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Prime numbers vs consecutive natural numbers.

mente oscura

Well-known member
Nov 29, 2013
172
An easy question.

All "odd" number can be expressed as a sum of consecutive natural numbers.

Example:

[tex]35=17+18[/tex]

[tex]35=5+6+7+8+9[/tex]

[tex]35=2+3+4+5+6+7+8[/tex]


Question:

Demonstrate that prime numbers (except for the "2"), can only be expressed as the sum of two consecutive natural numbers.
 

mathbalarka

Well-known member
MHB Math Helper
Mar 22, 2013
573
Re: prime numbers vs consecutive natural numbers.

Elementary. Sum of $k$ consecutive natural numbers is either $0 \pmod{k}$ or $0 \pmod{k/2}$ so the only plausible candidates are $k = 1$ and $k = 2$ which is easy to verify for odd primes.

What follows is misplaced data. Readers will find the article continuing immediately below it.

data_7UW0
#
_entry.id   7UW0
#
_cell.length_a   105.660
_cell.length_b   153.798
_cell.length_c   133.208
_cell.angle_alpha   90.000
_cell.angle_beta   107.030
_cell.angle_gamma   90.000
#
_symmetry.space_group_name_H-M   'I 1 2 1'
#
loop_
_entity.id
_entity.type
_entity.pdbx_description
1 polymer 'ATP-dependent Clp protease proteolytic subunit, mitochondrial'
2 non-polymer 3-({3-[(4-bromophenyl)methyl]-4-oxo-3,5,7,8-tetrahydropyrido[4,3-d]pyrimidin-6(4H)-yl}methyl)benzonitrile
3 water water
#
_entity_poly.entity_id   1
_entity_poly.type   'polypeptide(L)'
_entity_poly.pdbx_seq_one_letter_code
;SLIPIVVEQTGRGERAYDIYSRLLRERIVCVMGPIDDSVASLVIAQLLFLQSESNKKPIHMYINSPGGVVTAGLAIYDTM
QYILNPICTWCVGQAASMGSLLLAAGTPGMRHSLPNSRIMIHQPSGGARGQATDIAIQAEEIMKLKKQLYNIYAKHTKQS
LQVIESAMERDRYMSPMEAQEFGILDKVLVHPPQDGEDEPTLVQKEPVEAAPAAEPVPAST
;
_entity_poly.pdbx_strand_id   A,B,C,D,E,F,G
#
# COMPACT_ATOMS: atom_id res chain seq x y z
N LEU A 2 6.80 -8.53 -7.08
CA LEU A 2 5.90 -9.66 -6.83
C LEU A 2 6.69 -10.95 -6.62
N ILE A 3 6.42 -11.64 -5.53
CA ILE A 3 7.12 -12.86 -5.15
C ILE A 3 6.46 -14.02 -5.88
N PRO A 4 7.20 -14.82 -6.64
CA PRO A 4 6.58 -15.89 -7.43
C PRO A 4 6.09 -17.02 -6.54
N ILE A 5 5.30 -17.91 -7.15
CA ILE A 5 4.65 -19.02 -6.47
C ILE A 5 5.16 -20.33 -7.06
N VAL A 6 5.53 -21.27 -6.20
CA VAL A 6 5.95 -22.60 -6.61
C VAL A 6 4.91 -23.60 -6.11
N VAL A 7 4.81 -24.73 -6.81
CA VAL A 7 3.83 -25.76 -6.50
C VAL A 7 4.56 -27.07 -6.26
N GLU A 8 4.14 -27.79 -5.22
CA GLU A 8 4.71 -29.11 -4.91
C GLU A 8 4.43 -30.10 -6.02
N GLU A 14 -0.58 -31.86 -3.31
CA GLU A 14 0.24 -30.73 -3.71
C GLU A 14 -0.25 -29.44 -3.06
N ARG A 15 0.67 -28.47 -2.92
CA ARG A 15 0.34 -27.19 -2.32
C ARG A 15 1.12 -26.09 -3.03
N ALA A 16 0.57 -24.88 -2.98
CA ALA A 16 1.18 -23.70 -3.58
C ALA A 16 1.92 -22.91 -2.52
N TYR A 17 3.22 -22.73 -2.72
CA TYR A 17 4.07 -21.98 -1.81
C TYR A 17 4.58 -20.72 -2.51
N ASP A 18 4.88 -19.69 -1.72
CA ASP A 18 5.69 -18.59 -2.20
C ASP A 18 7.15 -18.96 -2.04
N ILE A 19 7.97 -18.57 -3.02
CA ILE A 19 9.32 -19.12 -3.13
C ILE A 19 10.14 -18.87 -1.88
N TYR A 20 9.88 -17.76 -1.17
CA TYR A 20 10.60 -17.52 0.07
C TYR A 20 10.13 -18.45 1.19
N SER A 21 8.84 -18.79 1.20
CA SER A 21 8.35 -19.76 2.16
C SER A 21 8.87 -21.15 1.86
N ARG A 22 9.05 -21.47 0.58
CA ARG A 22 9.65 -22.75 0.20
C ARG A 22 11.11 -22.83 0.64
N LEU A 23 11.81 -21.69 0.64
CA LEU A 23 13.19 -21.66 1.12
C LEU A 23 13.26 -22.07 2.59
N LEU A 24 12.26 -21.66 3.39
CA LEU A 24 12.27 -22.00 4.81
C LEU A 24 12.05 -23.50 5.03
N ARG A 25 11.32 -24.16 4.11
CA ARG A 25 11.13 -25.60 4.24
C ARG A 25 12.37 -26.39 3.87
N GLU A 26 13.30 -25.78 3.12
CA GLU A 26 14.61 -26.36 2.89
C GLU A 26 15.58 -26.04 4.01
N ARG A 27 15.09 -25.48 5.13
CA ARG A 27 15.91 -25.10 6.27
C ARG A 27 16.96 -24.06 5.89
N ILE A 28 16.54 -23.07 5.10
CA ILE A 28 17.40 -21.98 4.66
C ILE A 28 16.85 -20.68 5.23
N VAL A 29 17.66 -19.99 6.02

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mente oscura

Well-known member
Nov 29, 2013
172
Re: prime numbers vs consecutive natural numbers.

Sum of $k$ consecutive natural numbers is $0 \pmod{k}$ so the only plausible candidate is $k = 1$ which is easy to verify for odd primes.
[tex]7=3+4 \rightarrow{} k=2[/tex]
 

mathbalarka

Well-known member
MHB Math Helper
Mar 22, 2013
573
Re: prime numbers vs consecutive natural numbers.

Look at it again.
 

kaliprasad

Well-known member
Mar 31, 2013
1,309
the question should be
Demonstrate that only prime numbers (except for the "2"), can be expressed as the sum of two consecutive natural numbers only.



let the number of numbers be n and 1st number a+1

then sum of numbers= an + n(n+1)/2

it is integer
if n is odd (n+1)/2 is integer so it is divsible by n

if n is even an and n(n+1)/2 is divisible by n/2

so if n > 2 and odd it is not prime as divsible by n

if n > 2 and even it is divisible by n/2(which is >= 2) so not prime
 
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